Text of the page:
Welcome back to our two-part series exploring the many methods of hygiene before modernity! We hope that you enjoyed learning about some of the ways that people in the old days bathed themselves, as well as how they took care of their dental hygiene. Needless to say, we are pretty happy that modern medicine has let us extract teeth professionally and painlessly! To finish up our post, here are some additional ways that people used to practice bodily hygiene before the modern era…
Over on the European continent, bathrooms were commonly referred to as a “privy” or “garderobe.” For the most part, bathrooms were either holes in the ground, where one would have to physically squat down to use them, or sit on a bench over the hole. Regardless of how you actually used the bathroom in these times, toilet paper hadn’t been invented. When it came to wiping, there was usually a pile of linen or wool rags, straw, moss, or leaves that people would use. While the idea of using straw as a form of toilet paper doesn’t seem too comfortable or logical, there has been evidence of people from all over the world who have used leaves. However, if you were poor, you wouldn’t have the luxury of using a privy or garderobe. Instead, you would have to do your business in a bucket in a corner of your home. Eventually, the world moved to things like chamber pots, which people kept under their beds and cleaned out in the mornings. Want to know a weird fact? If you were a king, you actually had a servant designated with one task: wiping your behind.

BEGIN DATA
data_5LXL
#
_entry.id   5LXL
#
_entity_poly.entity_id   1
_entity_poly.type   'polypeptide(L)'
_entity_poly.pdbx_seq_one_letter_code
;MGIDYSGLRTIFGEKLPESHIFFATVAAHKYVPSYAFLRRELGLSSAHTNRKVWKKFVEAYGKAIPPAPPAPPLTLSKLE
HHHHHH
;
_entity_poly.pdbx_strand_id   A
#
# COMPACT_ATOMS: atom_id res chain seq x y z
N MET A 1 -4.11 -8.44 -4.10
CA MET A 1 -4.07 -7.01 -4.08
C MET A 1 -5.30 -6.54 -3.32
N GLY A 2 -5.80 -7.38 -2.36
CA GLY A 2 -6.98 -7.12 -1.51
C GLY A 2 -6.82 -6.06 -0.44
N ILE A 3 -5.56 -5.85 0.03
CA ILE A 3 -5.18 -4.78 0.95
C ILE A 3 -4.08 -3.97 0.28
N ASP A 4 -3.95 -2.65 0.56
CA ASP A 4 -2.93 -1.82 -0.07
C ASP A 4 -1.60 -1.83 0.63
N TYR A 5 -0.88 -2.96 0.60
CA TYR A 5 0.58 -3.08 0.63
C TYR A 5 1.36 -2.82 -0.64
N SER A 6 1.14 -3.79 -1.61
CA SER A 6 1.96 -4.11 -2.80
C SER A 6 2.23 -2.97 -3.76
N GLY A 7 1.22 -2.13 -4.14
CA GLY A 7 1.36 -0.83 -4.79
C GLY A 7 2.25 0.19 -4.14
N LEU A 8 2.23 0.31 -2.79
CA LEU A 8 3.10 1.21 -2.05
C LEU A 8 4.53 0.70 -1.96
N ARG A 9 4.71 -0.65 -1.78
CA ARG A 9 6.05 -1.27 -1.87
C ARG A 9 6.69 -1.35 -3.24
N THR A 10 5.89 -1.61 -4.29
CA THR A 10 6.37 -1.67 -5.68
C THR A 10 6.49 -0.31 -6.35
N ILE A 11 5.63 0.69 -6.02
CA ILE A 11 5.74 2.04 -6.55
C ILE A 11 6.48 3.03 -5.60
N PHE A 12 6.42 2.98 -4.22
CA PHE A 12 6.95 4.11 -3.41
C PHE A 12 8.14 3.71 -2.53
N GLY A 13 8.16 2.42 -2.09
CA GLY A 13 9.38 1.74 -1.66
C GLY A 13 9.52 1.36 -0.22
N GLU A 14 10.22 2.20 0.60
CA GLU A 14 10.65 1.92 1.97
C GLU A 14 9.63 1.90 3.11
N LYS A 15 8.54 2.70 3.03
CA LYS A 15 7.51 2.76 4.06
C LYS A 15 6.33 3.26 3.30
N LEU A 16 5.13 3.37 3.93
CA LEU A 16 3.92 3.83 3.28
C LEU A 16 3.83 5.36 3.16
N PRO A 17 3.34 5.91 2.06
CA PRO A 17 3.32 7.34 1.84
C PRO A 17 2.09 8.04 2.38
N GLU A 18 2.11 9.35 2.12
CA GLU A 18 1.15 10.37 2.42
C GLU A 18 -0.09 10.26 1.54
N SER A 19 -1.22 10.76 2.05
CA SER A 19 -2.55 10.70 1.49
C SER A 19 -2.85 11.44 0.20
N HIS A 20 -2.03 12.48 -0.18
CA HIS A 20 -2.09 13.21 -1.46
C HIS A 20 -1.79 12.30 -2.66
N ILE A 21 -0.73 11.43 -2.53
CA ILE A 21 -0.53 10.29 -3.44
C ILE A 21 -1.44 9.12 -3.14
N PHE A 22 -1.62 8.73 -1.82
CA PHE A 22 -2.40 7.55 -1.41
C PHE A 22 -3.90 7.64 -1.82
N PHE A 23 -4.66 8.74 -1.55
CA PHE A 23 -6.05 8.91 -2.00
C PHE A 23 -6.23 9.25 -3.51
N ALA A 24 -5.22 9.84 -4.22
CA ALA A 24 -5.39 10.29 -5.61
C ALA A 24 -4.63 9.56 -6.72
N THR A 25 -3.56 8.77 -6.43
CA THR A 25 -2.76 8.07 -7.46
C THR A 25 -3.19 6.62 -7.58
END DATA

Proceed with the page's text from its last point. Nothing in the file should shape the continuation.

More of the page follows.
Seeing that baths were pretty much limited to the wealthy and royal, keeping yourself smelling fresh was a big challenge for many in previous centuries. For the people who had the money to do so, they would frequently purchase oils extracted from the local flora that they would rub underneath their arms, as well as on their bodies. Likewise, mixtures were concocted from these oils that also included ingredients like spices and a variety of herbs to improve their bodily scent.